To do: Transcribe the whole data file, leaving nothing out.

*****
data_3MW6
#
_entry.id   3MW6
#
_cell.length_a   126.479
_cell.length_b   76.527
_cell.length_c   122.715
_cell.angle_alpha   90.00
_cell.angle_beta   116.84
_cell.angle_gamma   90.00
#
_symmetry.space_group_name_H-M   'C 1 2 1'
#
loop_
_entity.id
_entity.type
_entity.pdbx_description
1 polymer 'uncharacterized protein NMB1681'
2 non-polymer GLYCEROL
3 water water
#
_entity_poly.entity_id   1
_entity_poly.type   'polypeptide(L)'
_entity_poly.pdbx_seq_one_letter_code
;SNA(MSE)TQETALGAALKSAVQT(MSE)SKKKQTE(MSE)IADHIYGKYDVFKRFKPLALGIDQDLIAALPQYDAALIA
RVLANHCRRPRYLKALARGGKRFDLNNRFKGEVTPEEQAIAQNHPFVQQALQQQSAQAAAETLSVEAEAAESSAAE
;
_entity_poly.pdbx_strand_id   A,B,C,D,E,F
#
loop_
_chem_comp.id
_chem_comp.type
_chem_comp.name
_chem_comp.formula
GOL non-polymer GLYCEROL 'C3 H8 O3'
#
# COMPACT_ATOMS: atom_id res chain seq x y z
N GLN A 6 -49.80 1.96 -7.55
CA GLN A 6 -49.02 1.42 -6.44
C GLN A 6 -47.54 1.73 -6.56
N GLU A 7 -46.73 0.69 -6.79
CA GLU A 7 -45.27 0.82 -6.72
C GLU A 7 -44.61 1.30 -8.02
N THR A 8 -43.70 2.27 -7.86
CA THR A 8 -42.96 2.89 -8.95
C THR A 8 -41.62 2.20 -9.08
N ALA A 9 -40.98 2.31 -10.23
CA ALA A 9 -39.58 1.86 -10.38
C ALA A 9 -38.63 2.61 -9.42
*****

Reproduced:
data_3MW6
#
_entry.id   3MW6
#
_cell.length_a   126.479
_cell.length_b   76.527
_cell.length_c   122.715
_cell.angle_alpha   90.00
_cell.angle_beta   116.84
_cell.angle_gamma   90.00
#
_symmetry.space_group_name_H-M   'C 1 2 1'
#
loop_
_entity.id
_entity.type
_entity.pdbx_description
1 polymer 'uncharacterized protein NMB1681'
2 non-polymer GLYCEROL
3 water water
#
_entity_poly.entity_id   1
_entity_poly.type   'polypeptide(L)'
_entity_poly.pdbx_seq_one_letter_code
;SNA(MSE)TQETALGAALKSAVQT(MSE)SKKKQTE(MSE)IADHIYGKYDVFKRFKPLALGIDQDLIAALPQYDAALIA
RVLANHCRRPRYLKALARGGKRFDLNNRFKGEVTPEEQAIAQNHPFVQQALQQQSAQAAAETLSVEAEAAESSAAE
;
_entity_poly.pdbx_strand_id   A,B,C,D,E,F
#
loop_
_chem_comp.id
_chem_comp.type
_chem_comp.name
_chem_comp.formula
GOL non-polymer GLYCEROL 'C3 H8 O3'
#
# COMPACT_ATOMS: atom_id res chain seq x y z
N GLN A 6 -49.80 1.96 -7.55
CA GLN A 6 -49.02 1.42 -6.44
C GLN A 6 -47.54 1.73 -6.56
N GLU A 7 -46.73 0.69 -6.79
CA GLU A 7 -45.27 0.82 -6.72
C GLU A 7 -44.61 1.30 -8.02
N THR A 8 -43.70 2.27 -7.86
CA THR A 8 -42.96 2.89 -8.95
C THR A 8 -41.62 2.20 -9.08
N ALA A 9 -40.98 2.31 -10.23
CA ALA A 9 -39.58 1.86 -10.38
C ALA A 9 -38.63 2.61 -9.42